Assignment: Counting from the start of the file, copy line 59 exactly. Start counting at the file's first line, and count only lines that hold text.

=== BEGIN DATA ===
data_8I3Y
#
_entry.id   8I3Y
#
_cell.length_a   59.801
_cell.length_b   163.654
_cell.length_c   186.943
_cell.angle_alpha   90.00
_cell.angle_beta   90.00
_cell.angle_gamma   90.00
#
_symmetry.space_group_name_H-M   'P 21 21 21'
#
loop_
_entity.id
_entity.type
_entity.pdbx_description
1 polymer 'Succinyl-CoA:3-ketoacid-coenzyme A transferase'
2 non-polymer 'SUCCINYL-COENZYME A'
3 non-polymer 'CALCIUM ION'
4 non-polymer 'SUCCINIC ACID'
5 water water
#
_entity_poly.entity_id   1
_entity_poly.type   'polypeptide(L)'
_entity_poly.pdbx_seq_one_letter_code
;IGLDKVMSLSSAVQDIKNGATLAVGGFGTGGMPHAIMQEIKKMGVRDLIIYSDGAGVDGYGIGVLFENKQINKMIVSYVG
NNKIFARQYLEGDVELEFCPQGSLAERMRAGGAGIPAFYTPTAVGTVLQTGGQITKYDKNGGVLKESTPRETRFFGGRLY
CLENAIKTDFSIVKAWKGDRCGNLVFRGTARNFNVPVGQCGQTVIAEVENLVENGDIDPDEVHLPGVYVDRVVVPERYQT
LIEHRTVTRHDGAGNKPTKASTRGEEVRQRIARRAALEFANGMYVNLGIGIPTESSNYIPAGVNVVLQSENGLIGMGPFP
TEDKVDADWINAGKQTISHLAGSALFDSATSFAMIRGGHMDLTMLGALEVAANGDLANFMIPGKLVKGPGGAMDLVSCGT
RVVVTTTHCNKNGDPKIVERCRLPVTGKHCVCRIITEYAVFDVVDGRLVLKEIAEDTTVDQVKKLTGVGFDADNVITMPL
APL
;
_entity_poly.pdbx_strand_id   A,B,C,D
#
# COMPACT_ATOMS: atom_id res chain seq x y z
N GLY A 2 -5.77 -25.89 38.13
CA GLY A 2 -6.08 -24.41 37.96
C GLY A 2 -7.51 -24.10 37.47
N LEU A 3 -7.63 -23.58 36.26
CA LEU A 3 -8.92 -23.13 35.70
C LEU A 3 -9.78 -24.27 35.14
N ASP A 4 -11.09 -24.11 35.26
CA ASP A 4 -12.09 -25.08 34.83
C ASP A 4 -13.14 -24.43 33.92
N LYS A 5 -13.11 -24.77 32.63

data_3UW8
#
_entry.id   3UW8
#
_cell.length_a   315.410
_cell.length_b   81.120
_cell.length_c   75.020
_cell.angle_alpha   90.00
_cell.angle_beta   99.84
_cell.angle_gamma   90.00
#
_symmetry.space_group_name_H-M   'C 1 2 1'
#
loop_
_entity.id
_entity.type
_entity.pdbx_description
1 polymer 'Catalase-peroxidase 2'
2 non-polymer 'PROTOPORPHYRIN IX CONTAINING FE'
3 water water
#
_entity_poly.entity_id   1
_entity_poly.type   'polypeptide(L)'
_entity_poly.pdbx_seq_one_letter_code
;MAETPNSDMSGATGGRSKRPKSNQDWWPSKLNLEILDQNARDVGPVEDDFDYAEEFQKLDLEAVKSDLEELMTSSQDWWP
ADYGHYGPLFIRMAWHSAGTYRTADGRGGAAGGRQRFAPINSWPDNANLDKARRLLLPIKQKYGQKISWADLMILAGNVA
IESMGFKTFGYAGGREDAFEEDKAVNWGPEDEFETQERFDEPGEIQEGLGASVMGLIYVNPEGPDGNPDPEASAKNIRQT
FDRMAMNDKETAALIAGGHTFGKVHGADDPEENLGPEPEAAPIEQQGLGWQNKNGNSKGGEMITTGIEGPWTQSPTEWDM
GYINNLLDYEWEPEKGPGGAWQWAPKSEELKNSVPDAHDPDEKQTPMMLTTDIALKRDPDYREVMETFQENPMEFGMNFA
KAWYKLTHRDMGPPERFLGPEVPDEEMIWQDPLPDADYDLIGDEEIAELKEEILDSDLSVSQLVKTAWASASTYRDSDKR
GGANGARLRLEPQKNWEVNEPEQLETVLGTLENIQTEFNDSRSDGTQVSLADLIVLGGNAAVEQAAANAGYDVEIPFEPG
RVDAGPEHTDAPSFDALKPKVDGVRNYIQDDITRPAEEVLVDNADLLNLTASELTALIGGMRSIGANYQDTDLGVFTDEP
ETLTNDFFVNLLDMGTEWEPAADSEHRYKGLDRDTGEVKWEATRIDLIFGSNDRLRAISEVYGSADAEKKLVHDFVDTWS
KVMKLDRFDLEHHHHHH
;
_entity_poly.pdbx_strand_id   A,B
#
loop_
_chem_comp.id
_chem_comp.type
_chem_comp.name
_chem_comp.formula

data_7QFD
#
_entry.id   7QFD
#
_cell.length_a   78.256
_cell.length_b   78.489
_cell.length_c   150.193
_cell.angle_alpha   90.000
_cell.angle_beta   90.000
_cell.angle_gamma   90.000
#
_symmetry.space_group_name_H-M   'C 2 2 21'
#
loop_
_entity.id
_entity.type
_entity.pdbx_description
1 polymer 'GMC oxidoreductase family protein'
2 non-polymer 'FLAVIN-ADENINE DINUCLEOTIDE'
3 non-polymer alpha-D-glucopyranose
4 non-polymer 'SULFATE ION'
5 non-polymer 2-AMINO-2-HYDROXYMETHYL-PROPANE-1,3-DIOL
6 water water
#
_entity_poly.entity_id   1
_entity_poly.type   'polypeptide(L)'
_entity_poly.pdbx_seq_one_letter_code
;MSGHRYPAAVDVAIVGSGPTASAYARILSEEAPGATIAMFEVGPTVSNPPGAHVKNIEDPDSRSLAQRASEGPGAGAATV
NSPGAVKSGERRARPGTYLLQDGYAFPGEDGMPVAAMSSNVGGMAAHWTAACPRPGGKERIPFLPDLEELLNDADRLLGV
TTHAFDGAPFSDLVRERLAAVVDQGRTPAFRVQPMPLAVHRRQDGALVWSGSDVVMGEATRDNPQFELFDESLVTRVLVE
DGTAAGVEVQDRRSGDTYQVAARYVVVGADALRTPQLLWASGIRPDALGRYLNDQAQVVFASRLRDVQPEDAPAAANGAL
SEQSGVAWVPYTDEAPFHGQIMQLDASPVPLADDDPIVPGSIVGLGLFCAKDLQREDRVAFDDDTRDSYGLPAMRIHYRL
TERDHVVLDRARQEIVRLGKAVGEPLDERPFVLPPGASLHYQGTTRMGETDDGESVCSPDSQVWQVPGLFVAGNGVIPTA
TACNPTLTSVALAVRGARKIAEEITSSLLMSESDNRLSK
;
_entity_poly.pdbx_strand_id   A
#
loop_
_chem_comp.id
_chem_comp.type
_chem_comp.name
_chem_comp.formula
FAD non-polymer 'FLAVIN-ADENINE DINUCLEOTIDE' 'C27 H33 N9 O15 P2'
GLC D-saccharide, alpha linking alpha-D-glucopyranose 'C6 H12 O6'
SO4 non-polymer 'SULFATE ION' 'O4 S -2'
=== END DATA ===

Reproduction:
_symmetry.space_group_name_H-M   'C 1 2 1'